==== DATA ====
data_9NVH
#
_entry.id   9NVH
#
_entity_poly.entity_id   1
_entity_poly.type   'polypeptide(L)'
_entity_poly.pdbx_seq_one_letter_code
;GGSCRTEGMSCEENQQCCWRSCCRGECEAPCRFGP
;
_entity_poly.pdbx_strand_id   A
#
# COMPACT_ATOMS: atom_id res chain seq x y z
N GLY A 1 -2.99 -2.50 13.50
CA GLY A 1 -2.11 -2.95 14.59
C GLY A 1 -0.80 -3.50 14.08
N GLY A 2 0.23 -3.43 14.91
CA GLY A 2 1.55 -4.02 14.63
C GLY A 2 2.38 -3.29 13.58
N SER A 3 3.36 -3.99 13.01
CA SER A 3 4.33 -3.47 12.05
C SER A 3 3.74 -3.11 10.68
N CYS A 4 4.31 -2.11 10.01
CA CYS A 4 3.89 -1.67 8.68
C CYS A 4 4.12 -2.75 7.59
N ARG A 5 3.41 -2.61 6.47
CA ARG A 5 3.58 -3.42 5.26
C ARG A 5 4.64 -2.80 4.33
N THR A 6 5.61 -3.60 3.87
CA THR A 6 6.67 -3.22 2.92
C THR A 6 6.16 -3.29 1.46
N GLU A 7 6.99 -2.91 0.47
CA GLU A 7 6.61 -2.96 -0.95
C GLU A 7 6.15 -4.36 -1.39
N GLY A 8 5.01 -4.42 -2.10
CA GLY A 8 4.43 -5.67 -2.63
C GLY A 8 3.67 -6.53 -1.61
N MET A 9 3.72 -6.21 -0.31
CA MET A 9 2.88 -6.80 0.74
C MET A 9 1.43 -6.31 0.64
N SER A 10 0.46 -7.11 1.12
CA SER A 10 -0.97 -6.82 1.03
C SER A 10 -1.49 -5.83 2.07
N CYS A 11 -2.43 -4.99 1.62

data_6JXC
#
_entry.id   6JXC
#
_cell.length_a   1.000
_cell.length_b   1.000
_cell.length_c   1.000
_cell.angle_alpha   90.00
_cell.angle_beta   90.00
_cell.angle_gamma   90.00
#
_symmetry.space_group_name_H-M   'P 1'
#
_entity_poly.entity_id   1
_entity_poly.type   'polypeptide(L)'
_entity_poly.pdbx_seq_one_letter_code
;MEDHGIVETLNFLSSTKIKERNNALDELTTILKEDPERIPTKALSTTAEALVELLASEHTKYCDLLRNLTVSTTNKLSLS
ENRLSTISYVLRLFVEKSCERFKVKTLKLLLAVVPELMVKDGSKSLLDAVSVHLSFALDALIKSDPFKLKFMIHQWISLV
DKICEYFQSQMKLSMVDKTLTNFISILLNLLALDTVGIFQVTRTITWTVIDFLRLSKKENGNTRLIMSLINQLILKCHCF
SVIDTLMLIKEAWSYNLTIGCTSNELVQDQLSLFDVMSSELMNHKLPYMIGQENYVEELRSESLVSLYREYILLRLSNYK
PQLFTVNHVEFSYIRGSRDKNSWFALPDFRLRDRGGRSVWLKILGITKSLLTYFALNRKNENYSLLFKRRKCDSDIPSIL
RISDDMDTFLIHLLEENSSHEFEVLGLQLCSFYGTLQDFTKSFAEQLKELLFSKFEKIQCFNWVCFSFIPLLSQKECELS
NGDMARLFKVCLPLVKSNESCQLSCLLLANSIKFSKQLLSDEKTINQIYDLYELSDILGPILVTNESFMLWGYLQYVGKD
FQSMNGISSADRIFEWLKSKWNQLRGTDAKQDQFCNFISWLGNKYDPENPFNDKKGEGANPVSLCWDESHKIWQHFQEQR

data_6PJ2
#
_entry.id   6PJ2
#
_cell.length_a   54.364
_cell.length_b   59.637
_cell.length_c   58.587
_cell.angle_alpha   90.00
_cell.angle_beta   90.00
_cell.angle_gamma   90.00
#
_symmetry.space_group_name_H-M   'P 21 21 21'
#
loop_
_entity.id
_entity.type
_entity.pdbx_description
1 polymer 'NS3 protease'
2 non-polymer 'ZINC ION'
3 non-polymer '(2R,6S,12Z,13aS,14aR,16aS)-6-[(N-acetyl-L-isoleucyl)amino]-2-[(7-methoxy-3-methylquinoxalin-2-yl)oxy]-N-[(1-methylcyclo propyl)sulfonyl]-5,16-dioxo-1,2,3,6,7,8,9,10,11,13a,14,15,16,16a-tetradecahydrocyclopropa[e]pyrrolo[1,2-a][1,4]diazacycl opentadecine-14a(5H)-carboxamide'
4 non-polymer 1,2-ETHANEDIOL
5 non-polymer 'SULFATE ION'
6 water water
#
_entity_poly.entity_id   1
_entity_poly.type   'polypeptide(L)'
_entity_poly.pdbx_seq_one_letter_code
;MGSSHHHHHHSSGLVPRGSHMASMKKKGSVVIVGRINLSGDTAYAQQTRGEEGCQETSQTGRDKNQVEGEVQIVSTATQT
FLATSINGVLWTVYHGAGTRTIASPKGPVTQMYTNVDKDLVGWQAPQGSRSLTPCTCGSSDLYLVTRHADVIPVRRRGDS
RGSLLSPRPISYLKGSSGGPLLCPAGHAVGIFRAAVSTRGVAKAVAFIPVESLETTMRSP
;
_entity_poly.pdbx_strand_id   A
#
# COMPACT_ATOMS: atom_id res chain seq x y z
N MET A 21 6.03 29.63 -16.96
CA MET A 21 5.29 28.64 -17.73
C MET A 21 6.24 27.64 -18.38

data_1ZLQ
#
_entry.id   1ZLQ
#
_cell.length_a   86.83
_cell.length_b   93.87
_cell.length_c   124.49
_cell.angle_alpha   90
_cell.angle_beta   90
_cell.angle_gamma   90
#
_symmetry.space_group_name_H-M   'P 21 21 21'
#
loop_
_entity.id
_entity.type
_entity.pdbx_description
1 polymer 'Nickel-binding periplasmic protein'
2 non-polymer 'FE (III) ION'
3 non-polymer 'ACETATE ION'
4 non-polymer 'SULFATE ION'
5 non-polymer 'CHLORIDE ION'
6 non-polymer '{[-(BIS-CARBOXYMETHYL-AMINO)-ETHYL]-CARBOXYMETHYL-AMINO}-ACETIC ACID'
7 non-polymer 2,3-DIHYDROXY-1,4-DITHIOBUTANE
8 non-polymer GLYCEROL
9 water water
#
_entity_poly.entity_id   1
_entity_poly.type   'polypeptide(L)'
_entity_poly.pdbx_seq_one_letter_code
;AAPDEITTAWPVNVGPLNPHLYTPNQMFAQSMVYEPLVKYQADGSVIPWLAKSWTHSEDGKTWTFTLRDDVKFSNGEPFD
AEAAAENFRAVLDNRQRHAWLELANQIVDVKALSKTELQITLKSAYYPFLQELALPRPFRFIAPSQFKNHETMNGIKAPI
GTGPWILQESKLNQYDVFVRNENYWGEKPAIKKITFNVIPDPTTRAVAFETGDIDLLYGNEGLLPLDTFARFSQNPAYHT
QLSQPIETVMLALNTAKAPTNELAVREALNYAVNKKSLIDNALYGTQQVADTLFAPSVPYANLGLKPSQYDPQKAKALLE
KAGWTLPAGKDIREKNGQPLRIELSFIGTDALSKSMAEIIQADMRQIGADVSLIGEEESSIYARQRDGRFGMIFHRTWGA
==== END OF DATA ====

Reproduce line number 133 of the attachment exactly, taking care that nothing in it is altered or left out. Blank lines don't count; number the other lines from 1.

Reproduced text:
_entity_poly.type   'polypeptide(L)'